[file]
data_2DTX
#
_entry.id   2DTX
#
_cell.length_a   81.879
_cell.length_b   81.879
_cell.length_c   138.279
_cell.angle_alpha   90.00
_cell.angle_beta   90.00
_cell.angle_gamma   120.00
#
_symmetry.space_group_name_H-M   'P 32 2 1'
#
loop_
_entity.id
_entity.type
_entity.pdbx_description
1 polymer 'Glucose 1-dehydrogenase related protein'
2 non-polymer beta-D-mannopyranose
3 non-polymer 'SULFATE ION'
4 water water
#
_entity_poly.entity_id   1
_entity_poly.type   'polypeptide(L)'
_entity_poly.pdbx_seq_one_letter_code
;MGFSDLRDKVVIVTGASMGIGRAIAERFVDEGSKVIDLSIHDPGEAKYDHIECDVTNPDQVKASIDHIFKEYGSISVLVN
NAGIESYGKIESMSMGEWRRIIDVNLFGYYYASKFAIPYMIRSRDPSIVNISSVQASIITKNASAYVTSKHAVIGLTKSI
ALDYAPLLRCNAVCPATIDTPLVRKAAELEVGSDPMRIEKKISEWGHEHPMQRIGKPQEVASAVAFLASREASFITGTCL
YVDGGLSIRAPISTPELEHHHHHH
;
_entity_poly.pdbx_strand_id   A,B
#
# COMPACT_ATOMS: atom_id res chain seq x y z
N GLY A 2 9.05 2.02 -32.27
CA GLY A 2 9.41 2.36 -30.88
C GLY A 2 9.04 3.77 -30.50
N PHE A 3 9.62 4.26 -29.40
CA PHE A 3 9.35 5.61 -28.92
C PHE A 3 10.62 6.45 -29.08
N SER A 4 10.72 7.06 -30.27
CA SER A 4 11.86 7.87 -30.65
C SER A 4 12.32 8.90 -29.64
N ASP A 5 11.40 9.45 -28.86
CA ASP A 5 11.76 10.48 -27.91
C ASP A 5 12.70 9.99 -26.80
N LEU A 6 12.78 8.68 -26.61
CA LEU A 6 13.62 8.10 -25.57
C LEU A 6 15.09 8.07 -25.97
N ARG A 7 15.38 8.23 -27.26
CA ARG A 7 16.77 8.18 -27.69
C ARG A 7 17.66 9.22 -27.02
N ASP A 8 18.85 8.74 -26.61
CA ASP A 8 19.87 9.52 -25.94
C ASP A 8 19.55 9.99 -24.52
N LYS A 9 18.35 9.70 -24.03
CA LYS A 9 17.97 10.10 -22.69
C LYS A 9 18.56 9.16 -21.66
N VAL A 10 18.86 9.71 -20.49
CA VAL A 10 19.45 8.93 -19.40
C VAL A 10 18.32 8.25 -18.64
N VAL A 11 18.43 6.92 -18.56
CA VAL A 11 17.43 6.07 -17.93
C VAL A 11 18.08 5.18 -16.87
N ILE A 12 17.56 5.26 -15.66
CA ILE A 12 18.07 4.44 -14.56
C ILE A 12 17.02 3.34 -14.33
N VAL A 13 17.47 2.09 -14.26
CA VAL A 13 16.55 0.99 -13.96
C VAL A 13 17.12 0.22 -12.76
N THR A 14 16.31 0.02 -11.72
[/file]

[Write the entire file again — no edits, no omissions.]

data_2DTX
#
_entry.id   2DTX
#
_cell.length_a   81.879
_cell.length_b   81.879
_cell.length_c   138.279
_cell.angle_alpha   90.00
_cell.angle_beta   90.00
_cell.angle_gamma   120.00
#
_symmetry.space_group_name_H-M   'P 32 2 1'
#
loop_
_entity.id
_entity.type
_entity.pdbx_description
1 polymer 'Glucose 1-dehydrogenase related protein'
2 non-polymer beta-D-mannopyranose
3 non-polymer 'SULFATE ION'
4 water water
#
_entity_poly.entity_id   1
_entity_poly.type   'polypeptide(L)'
_entity_poly.pdbx_seq_one_letter_code
;MGFSDLRDKVVIVTGASMGIGRAIAERFVDEGSKVIDLSIHDPGEAKYDHIECDVTNPDQVKASIDHIFKEYGSISVLVN
NAGIESYGKIESMSMGEWRRIIDVNLFGYYYASKFAIPYMIRSRDPSIVNISSVQASIITKNASAYVTSKHAVIGLTKSI
ALDYAPLLRCNAVCPATIDTPLVRKAAELEVGSDPMRIEKKISEWGHEHPMQRIGKPQEVASAVAFLASREASFITGTCL
YVDGGLSIRAPISTPELEHHHHHH
;
_entity_poly.pdbx_strand_id   A,B
#
# COMPACT_ATOMS: atom_id res chain seq x y z
N GLY A 2 9.05 2.02 -32.27
CA GLY A 2 9.41 2.36 -30.88
C GLY A 2 9.04 3.77 -30.50
N PHE A 3 9.62 4.26 -29.40
CA PHE A 3 9.35 5.61 -28.92
C PHE A 3 10.62 6.45 -29.08
N SER A 4 10.72 7.06 -30.27
CA SER A 4 11.86 7.87 -30.65
C SER A 4 12.32 8.90 -29.64
N ASP A 5 11.40 9.45 -28.86
CA ASP A 5 11.76 10.48 -27.91
C ASP A 5 12.70 9.99 -26.80
N LEU A 6 12.78 8.68 -26.61
CA LEU A 6 13.62 8.10 -25.57
C LEU A 6 15.09 8.07 -25.97
N ARG A 7 15.38 8.23 -27.26
CA ARG A 7 16.77 8.18 -27.69
C ARG A 7 17.66 9.22 -27.02
N ASP A 8 18.85 8.74 -26.61
CA ASP A 8 19.87 9.52 -25.94
C ASP A 8 19.55 9.99 -24.52
N LYS A 9 18.35 9.70 -24.03
CA LYS A 9 17.97 10.10 -22.69
C LYS A 9 18.56 9.16 -21.66
N VAL A 10 18.86 9.71 -20.49
CA VAL A 10 19.45 8.93 -19.40
C VAL A 10 18.32 8.25 -18.64
N VAL A 11 18.43 6.92 -18.56
CA VAL A 11 17.43 6.07 -17.93
C VAL A 11 18.08 5.18 -16.87
N ILE A 12 17.56 5.26 -15.66
CA ILE A 12 18.07 4.44 -14.56
C ILE A 12 17.02 3.34 -14.33
N VAL A 13 17.47 2.09 -14.26
CA VAL A 13 16.55 0.99 -13.96
C VAL A 13 17.12 0.22 -12.76
N THR A 14 16.31 0.02 -11.72